TOKYO - Asian stock markets plummeted Tuesday as the collapse of Lehman Brothers and takeover of Merrill Lynch spurred fears of an imminent global financial crisis.
European markets extended losses in early trading after falling sharply Monday.
Tokyo's Nikkei 225 index sank nearly 5 percent to 11,609.72, its lowest close since July 2005, while Hong Kong's blue-chip Hang Seng Index shed 5.4 percent to its lowest point in nearly two years. Both markets — Asia's two biggest — had been closed for holidays on Monday, when news first broke about the turmoil on Wall Street that has dramatically changed its landscape.
"Today was a bloodbath," said Alex Tang, head of research at Core Pacific-Yamaichi, who noted that trading volume was its highest in months. "This was panic selling ... They are dumping shares, they just want to liquidate their positions."
South Korea's main index slumped 6.1 percent, Taiwan's benchmark was off 4.9 percent, and China's Shanghai index dropped 4.5 percent to a nearly two-year low. But markets in India and Indonesia managed to eke out gains.
To ensure liquidity, Japan's central bank on Tuesday injected of 2.5 trillion yen (US$24 billion) into money markets and issued a statement vowing to take measures to maintain stability in the country's financial markets.
The dollar also took a hard hit, sinking to 103.83 yen Tuesday afternoon in Asia from mid-107 yen levels before the weekend.
In Europe, Britain's FTSE 100 was down 1.5 percent in morning trading and France's CAC-40 slid 1.4 percent.
The Japanese unit of Lehman Brothers Holdings Inc. on Tuesday sought bankruptcy protection at a Tokyo court after the 158-year-old firm filed for Chapter 11 bankruptcy in New York the previous day.
Desapite a flurry of last-minute negoatiations over the weekend, the storied New York investment bank was unable to find an investment parter to throw it a lifeline amid US$60 billion in soured real-estate holdings.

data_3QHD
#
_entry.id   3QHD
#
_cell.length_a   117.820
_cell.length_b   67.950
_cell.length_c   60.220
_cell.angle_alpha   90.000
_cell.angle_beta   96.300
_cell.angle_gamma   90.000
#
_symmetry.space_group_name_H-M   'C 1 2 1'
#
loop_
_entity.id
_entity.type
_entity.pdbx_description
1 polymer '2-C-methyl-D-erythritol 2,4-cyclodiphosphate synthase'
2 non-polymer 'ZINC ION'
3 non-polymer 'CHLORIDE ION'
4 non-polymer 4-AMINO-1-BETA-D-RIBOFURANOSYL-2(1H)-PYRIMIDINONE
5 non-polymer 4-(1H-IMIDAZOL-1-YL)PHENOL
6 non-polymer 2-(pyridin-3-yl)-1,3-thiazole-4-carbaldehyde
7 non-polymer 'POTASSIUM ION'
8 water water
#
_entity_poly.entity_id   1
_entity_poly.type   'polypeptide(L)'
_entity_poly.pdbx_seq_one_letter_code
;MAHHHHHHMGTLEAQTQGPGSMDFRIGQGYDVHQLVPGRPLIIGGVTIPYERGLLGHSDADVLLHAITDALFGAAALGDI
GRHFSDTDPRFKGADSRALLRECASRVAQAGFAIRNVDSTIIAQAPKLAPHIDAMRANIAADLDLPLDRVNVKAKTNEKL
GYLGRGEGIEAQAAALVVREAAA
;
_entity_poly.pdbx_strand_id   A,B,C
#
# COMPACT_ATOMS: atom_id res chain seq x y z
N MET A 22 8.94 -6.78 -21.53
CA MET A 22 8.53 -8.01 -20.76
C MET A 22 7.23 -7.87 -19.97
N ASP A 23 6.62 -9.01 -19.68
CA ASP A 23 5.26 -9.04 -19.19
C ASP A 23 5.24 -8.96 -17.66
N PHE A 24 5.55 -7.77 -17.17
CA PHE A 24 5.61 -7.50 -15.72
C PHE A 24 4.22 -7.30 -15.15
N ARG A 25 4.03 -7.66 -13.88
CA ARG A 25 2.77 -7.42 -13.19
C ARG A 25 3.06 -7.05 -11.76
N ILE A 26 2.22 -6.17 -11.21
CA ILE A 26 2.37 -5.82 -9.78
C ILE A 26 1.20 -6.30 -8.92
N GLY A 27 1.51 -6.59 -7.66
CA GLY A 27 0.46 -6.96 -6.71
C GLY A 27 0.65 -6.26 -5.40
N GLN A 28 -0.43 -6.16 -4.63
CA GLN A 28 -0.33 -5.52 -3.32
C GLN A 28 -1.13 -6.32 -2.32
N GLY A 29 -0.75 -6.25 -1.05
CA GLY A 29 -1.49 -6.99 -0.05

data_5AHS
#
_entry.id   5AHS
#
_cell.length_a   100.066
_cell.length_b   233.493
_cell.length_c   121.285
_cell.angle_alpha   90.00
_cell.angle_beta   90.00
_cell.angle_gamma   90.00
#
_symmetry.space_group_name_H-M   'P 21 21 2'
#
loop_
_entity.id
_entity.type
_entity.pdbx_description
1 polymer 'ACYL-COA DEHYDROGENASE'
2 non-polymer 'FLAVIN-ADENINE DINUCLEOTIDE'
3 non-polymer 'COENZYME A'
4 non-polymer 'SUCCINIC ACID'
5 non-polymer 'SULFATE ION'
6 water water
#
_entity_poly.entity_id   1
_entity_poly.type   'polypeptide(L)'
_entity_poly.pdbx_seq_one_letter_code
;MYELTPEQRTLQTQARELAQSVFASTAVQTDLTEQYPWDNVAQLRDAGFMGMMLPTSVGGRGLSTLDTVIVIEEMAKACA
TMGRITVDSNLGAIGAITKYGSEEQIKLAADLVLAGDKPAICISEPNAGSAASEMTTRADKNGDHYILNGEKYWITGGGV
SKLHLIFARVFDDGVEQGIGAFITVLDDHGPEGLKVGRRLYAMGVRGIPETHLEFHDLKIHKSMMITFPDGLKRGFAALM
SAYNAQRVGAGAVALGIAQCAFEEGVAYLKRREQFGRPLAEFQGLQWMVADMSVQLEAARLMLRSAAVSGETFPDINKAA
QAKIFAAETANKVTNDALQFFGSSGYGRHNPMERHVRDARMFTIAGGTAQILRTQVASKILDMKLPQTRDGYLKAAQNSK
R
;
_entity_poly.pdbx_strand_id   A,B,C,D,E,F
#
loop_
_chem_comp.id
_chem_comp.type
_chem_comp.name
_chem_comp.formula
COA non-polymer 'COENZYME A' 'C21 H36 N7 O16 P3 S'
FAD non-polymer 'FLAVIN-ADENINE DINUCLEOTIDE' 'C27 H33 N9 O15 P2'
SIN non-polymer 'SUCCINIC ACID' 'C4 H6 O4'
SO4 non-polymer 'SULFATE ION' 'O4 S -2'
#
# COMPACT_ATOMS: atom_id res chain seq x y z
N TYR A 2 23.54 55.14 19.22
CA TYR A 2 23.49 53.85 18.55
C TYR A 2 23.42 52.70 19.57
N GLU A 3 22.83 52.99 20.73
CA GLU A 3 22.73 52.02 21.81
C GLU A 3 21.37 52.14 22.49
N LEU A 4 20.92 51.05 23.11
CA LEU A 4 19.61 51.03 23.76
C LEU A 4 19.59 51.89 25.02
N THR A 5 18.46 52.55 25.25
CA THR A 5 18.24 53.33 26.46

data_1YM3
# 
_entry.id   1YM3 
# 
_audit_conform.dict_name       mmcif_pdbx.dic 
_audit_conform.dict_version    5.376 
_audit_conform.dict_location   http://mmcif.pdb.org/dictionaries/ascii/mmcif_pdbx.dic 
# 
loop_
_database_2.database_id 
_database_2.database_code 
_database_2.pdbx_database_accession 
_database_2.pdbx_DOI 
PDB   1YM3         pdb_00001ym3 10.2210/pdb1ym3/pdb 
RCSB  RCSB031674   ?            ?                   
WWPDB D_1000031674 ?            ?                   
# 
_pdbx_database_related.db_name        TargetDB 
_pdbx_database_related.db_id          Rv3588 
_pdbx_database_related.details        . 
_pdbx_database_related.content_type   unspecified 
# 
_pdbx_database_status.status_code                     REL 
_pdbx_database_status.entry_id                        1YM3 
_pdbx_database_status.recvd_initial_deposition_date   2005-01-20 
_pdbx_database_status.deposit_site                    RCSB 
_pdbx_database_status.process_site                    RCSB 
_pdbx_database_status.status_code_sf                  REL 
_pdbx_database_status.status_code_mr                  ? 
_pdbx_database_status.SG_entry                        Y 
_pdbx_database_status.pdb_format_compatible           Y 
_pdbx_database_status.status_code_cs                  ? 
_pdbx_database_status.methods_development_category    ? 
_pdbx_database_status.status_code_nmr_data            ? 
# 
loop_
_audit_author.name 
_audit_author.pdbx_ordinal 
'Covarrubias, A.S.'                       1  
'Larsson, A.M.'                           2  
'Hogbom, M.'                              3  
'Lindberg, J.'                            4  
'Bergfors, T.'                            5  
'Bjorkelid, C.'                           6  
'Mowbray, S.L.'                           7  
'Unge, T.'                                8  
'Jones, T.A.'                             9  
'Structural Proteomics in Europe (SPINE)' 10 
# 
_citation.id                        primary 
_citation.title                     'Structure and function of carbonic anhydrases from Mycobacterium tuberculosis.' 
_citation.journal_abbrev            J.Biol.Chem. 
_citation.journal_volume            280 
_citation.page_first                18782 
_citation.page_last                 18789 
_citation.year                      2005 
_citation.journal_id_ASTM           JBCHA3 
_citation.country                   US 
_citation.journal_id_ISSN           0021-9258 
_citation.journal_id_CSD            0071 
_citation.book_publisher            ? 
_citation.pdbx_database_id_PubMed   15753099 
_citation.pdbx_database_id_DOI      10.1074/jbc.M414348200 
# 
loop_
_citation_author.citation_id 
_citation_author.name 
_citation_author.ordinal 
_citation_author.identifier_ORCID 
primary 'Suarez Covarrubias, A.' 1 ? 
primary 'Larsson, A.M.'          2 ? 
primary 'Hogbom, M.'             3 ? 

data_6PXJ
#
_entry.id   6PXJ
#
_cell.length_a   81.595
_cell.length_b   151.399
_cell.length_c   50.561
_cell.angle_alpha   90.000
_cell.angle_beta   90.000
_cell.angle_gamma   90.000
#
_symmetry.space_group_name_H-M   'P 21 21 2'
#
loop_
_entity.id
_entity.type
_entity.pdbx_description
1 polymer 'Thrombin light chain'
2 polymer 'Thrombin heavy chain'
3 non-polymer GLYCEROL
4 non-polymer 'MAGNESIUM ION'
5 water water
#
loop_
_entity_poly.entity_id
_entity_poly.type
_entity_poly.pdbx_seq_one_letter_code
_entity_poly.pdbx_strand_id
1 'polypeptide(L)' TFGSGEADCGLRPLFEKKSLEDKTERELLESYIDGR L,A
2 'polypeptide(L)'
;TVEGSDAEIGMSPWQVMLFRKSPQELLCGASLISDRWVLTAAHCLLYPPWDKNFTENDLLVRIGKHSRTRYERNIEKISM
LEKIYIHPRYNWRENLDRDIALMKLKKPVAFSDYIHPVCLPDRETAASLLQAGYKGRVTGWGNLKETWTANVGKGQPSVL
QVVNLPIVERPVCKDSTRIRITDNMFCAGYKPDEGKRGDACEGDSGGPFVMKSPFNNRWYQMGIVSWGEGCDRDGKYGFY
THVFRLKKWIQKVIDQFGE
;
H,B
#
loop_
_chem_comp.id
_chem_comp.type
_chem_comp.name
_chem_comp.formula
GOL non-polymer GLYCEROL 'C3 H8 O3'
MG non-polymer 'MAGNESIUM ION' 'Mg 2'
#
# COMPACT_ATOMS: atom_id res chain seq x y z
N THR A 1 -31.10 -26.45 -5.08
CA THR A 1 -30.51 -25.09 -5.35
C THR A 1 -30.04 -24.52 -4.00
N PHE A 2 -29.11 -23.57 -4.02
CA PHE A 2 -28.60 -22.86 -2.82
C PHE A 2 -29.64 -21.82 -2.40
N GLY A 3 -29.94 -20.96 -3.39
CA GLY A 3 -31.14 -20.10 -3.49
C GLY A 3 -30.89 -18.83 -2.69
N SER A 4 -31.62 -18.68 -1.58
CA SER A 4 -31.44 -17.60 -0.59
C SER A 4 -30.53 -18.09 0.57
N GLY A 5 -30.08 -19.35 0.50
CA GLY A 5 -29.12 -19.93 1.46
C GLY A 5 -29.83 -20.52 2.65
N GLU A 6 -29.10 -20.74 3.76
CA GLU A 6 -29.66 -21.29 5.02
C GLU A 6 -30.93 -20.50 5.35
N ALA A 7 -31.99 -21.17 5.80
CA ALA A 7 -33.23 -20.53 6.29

Investors were further shaken by equally stunning news that Merrill Lynch, one of the world's most famous brokerages, sought to avoid a similar fate with a $50 billion transaction to become part of Bank of America Corp.
Indeed, the crisis appeared to be far from over. American Insurance Group, the world's largest insurer, was fighting for its survival after downgrades from major credit rating firms, adding pressure as AIG seeks billions of dollars to strengthen its balance sheet.
On Wall Street Monday, the Dow Jones industrial average fell more than 500 points, or 4.4 percent, to 10,917.51 — its worst point drop since after the September 11, 2001, terror attacks.
U.S. stock futures were down modestly, suggesting Wall Street could fall further Tuesday.
The Tokyo Stock Exchange halted securities and derivatives trading by Lehman Brothers a day after Japan's financial watchdog ordered its local unit to suspend operations.
Regulators in Hong Kong also announced they were restricting Lehman's trading activities, allowing the firm to deliver securities to clients for any trades in the last two days and to settle any outstanding futures positions with clients by day's end.
South Korea's financial regulator suspended some operations of two local units of Lehman Brothers.
Financial issues faced intense selling pressure across Asia in the wake of Lehman's demis.
In Tokyo, investors unloaded shares in institutions named as some of Lehman's biggest lenders, including Aozora Bank Ltd., Mizuho Corporate Bank Ltd., Shinsei Bank Ltd. and Mitsubishi UFJ Financial Group, Inc.
Aozora, a midsize Tokyo-based bank, lost 15.8 percent to 171 yen, even as the company in a statement sought to reassure markets that its net exposure could be reduced to less than US$25 million compared with an initially reported figure of US$463 million.
Mizuho Financial Group, Inc., the parent company of Mizuho Corporate Bank, retreated 10.7 percent to 418,000 yen.
Shinsei lost 16 percent to 314 yen, and Mitsubishi UFJ Financial Group tumbled 7.7 percent to 792 yen.
In China, the overnight debacle on Wall Street outweighed any positive impact from a decision by China's central bank late Monday to cut a key lending rate.
"Almost all the banking shares dropped by nearly 10 percent today because investors don't think the interest rate cut will really boost the market," said Wang Xiaodong, deputy manager of United Securities in Beijing.
Industrial & Commercial Bank of China, the country's biggest lender, fell by the daily 10 percent limit to 3.80 yuan, while Bank of China dropped 9.2 percent to 3.17 yuan.
Australia's banks, including Commonwealth Bank of Australia, ANZ Banking Group and National Australia Bank Ltd., were also hit hard.
In Seoul, top lender Kookmin Bank shares slid 8 percent. Hong Kong's HSBC weakened 3.4 percent, while China Construction Bank tanked 8.2 percent to HK$5.15.
Hong Kong government officials said they were keeping a close eye on the markets.
"We know Hong Kong has a good monitoring system in place. I believe all monitoring agencies will make sure trading is conducted smoothly today," said Chan Ka-keung, secretary for financial services and treasury.
A wilting dollar compounded the heavy sell-off, dragging down major exporters like Toyota Motor Corp., which declined 3.8 percent and home appliance producer Matsushita Electric Industrial Co., which fell 6.18 percent.